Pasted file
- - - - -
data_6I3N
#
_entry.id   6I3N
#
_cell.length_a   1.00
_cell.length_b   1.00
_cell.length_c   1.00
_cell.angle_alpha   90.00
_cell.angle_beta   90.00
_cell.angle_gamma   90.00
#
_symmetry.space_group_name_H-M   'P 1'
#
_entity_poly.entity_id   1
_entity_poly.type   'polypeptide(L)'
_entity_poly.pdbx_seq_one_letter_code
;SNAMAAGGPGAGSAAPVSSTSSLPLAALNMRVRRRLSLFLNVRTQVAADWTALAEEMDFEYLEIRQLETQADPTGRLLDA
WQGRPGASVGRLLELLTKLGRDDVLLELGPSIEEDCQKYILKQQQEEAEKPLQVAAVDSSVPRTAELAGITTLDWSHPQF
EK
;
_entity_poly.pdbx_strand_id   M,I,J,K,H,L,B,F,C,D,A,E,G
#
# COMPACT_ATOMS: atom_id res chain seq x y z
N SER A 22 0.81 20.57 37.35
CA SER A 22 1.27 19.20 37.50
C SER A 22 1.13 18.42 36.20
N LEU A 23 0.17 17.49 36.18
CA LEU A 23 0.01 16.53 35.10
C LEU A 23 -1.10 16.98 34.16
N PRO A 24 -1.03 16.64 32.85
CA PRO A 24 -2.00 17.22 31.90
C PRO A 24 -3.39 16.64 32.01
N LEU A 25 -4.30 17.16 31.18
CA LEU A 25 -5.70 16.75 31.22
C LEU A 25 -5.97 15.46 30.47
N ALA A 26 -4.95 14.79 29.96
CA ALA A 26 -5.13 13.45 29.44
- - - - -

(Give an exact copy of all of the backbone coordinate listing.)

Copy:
data_6I3N
#
_entry.id   6I3N
#
_cell.length_a   1.00
_cell.length_b   1.00
_cell.length_c   1.00
_cell.angle_alpha   90.00
_cell.angle_beta   90.00
_cell.angle_gamma   90.00
#
_symmetry.space_group_name_H-M   'P 1'
#
_entity_poly.entity_id   1
_entity_poly.type   'polypeptide(L)'
_entity_poly.pdbx_seq_one_letter_code
;SNAMAAGGPGAGSAAPVSSTSSLPLAALNMRVRRRLSLFLNVRTQVAADWTALAEEMDFEYLEIRQLETQADPTGRLLDA
WQGRPGASVGRLLELLTKLGRDDVLLELGPSIEEDCQKYILKQQQEEAEKPLQVAAVDSSVPRTAELAGITTLDWSHPQF
EK
;
_entity_poly.pdbx_strand_id   M,I,J,K,H,L,B,F,C,D,A,E,G
#
# COMPACT_ATOMS: atom_id res chain seq x y z
N SER A 22 0.81 20.57 37.35
CA SER A 22 1.27 19.20 37.50
C SER A 22 1.13 18.42 36.20
N LEU A 23 0.17 17.49 36.18
CA LEU A 23 0.01 16.53 35.10
C LEU A 23 -1.10 16.98 34.16
N PRO A 24 -1.03 16.64 32.85
CA PRO A 24 -2.00 17.22 31.90
C PRO A 24 -3.39 16.64 32.01
N LEU A 25 -4.30 17.16 31.18
CA LEU A 25 -5.70 16.75 31.22
C LEU A 25 -5.97 15.46 30.47
N ALA A 26 -4.95 14.79 29.96
CA ALA A 26 -5.13 13.45 29.44